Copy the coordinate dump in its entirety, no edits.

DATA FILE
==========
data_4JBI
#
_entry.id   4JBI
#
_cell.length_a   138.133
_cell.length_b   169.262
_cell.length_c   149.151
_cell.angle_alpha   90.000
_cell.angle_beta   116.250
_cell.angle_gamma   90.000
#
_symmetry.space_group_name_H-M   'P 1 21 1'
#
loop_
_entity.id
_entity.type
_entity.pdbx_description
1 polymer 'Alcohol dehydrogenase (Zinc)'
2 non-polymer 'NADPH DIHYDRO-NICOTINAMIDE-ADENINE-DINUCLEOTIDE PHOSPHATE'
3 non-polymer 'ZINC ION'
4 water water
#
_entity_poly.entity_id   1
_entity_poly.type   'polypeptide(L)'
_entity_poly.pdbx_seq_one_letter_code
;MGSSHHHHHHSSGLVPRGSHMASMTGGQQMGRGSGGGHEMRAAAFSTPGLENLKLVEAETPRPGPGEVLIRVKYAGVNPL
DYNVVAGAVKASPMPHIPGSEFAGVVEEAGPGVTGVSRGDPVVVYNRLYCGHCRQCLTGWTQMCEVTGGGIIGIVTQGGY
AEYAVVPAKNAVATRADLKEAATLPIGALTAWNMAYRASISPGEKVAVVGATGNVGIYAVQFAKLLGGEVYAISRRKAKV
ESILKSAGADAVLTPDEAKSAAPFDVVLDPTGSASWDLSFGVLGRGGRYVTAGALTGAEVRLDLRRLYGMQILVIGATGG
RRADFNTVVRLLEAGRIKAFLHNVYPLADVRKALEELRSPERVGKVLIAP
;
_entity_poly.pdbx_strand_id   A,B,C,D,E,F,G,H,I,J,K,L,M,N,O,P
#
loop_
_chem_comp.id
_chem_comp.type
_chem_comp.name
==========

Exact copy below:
data_4JBI
#
_entry.id   4JBI
#
_cell.length_a   138.133
_cell.length_b   169.262
_cell.length_c   149.151
_cell.angle_alpha   90.000
_cell.angle_beta   116.250
_cell.angle_gamma   90.000
#
_symmetry.space_group_name_H-M   'P 1 21 1'
#
loop_
_entity.id
_entity.type
_entity.pdbx_description
1 polymer 'Alcohol dehydrogenase (Zinc)'
2 non-polymer 'NADPH DIHYDRO-NICOTINAMIDE-ADENINE-DINUCLEOTIDE PHOSPHATE'
3 non-polymer 'ZINC ION'
4 water water
#
_entity_poly.entity_id   1
_entity_poly.type   'polypeptide(L)'
_entity_poly.pdbx_seq_one_letter_code
;MGSSHHHHHHSSGLVPRGSHMASMTGGQQMGRGSGGGHEMRAAAFSTPGLENLKLVEAETPRPGPGEVLIRVKYAGVNPL
DYNVVAGAVKASPMPHIPGSEFAGVVEEAGPGVTGVSRGDPVVVYNRLYCGHCRQCLTGWTQMCEVTGGGIIGIVTQGGY
AEYAVVPAKNAVATRADLKEAATLPIGALTAWNMAYRASISPGEKVAVVGATGNVGIYAVQFAKLLGGEVYAISRRKAKV
ESILKSAGADAVLTPDEAKSAAPFDVVLDPTGSASWDLSFGVLGRGGRYVTAGALTGAEVRLDLRRLYGMQILVIGATGG
RRADFNTVVRLLEAGRIKAFLHNVYPLADVRKALEELRSPERVGKVLIAP
;
_entity_poly.pdbx_strand_id   A,B,C,D,E,F,G,H,I,J,K,L,M,N,O,P
#
loop_
_chem_comp.id
_chem_comp.type
_chem_comp.name